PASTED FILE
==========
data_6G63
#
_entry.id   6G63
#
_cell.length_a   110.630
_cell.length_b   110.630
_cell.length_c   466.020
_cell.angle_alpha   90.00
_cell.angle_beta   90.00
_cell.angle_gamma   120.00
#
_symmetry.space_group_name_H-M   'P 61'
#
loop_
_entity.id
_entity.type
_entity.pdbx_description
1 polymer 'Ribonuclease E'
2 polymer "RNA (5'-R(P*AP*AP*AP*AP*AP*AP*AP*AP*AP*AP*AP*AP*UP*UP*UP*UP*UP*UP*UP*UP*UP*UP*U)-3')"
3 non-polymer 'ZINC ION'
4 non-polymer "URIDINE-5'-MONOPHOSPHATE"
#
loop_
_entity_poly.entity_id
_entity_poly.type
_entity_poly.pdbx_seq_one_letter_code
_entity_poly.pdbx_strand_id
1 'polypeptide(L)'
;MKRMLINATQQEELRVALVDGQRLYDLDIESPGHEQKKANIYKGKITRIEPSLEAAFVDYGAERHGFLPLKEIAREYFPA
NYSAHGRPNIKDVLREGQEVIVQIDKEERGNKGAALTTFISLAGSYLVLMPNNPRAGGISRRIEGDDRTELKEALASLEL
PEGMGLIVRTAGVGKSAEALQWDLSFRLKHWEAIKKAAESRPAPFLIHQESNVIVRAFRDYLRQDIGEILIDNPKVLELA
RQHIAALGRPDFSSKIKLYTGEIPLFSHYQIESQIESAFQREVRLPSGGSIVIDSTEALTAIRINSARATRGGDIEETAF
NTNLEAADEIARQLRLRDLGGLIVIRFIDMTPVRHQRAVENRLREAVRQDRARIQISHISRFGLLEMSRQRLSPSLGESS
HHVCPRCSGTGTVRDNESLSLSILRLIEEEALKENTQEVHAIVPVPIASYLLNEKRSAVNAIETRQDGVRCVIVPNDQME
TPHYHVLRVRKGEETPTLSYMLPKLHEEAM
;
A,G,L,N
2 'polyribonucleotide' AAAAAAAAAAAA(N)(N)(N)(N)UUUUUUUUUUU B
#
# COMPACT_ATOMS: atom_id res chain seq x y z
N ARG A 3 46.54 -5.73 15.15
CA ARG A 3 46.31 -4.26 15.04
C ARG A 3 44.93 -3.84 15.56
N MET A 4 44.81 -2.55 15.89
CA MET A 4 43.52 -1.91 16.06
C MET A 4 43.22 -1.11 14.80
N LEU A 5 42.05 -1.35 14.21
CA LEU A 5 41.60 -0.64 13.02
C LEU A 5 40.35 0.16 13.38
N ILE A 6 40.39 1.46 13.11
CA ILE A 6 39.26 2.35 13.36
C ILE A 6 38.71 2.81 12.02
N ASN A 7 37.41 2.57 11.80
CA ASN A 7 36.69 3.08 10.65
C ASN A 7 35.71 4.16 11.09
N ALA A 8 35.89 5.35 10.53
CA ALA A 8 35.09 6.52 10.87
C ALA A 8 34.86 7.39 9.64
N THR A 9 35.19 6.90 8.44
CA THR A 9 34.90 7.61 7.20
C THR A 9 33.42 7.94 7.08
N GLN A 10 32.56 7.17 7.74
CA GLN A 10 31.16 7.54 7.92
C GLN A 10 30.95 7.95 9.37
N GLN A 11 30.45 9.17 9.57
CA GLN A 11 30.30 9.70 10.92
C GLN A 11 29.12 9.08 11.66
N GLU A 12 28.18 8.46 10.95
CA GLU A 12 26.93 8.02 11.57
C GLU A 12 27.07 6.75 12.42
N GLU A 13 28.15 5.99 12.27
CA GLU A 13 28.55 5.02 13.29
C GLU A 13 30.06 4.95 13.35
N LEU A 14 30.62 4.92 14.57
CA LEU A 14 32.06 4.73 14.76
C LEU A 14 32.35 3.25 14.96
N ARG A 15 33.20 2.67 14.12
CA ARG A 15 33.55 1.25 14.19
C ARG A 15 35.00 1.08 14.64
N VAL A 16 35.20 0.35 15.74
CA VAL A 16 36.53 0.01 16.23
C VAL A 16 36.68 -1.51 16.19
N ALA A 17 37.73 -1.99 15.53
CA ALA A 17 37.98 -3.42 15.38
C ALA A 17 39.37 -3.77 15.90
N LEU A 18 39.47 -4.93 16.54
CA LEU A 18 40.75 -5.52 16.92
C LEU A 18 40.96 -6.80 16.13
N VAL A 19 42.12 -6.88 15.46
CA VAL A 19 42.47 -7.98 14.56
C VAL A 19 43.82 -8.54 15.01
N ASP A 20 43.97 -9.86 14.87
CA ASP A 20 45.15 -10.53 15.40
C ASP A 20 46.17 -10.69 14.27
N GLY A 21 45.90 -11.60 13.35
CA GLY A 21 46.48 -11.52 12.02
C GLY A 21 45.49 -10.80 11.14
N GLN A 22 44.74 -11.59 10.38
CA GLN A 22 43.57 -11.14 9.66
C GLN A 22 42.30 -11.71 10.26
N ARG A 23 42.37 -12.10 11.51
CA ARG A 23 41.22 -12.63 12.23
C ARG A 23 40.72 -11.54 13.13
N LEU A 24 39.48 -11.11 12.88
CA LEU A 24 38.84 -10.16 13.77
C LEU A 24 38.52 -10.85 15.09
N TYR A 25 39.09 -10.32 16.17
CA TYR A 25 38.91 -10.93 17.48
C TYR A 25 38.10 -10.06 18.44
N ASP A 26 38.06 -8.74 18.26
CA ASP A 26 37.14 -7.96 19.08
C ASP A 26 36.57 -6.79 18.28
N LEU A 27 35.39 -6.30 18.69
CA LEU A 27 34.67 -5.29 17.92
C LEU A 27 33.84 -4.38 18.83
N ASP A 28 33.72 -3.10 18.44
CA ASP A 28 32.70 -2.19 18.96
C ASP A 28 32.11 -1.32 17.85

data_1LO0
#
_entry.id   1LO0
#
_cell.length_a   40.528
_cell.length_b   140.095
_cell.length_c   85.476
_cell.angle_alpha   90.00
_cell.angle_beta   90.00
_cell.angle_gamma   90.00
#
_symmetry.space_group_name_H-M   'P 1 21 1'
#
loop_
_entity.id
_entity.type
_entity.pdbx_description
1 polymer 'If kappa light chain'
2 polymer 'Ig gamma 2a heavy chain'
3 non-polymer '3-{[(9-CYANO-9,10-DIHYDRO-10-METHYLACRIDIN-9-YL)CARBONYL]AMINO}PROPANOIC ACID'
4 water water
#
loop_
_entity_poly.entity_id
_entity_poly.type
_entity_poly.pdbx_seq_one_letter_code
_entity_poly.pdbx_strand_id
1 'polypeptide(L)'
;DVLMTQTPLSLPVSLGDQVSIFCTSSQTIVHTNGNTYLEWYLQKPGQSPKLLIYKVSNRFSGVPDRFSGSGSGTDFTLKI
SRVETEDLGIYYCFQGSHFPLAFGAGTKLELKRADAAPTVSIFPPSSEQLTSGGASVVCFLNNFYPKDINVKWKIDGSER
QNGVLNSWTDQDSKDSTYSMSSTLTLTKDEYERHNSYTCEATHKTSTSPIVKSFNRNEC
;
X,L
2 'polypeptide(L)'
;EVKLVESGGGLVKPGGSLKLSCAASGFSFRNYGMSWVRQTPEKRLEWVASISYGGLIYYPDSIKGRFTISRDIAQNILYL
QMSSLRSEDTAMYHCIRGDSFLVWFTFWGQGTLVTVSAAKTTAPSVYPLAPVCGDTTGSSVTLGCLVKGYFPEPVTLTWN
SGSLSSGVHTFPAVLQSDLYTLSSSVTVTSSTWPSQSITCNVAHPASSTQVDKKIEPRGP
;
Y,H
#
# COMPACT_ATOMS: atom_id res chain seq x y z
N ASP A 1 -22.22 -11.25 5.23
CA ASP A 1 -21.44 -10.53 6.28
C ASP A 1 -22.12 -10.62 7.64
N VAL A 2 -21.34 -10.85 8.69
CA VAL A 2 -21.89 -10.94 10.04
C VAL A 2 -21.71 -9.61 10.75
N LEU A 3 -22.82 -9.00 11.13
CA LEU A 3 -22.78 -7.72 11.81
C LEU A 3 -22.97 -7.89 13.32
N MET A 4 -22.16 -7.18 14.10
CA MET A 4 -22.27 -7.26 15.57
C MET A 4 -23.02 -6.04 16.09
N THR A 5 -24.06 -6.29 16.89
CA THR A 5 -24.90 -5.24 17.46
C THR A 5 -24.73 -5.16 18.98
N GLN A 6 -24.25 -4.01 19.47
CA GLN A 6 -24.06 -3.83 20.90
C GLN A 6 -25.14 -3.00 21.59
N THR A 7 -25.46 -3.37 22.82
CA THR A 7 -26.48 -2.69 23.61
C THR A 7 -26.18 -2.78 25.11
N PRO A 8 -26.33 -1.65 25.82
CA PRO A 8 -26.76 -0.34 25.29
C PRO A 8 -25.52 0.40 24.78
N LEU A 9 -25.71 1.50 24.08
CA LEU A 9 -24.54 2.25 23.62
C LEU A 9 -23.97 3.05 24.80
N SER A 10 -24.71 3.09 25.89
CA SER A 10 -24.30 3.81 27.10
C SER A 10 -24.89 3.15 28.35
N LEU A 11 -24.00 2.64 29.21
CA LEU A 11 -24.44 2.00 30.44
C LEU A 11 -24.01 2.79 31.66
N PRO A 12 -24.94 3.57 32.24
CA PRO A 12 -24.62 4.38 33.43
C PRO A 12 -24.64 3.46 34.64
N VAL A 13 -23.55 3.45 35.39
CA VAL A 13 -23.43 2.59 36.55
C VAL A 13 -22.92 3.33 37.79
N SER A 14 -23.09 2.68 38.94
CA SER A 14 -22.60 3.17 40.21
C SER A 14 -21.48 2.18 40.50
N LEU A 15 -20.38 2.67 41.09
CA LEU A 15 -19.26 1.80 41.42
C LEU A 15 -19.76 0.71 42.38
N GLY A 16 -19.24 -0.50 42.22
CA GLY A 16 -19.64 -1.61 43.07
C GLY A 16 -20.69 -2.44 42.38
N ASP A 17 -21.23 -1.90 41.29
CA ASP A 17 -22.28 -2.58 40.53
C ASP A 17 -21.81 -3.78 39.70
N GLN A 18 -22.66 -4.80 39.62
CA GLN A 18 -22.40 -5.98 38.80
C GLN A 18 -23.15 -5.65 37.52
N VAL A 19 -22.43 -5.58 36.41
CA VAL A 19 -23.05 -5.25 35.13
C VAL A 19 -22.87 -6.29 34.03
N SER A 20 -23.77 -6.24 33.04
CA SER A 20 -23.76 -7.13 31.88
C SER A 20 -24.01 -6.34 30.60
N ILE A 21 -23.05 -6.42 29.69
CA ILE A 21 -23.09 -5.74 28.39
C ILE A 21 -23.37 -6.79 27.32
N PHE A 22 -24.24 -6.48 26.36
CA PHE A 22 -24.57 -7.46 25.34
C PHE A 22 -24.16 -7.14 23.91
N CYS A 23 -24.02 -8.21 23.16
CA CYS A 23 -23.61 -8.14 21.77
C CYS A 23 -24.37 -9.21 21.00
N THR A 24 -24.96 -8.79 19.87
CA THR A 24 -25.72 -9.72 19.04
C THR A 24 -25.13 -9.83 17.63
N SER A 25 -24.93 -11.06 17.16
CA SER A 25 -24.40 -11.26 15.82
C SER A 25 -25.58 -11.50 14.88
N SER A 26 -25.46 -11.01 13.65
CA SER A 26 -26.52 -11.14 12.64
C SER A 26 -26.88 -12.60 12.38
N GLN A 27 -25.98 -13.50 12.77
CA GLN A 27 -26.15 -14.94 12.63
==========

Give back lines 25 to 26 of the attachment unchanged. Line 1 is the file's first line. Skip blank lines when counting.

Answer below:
_entity_poly.type
_entity_poly.pdbx_seq_one_letter_code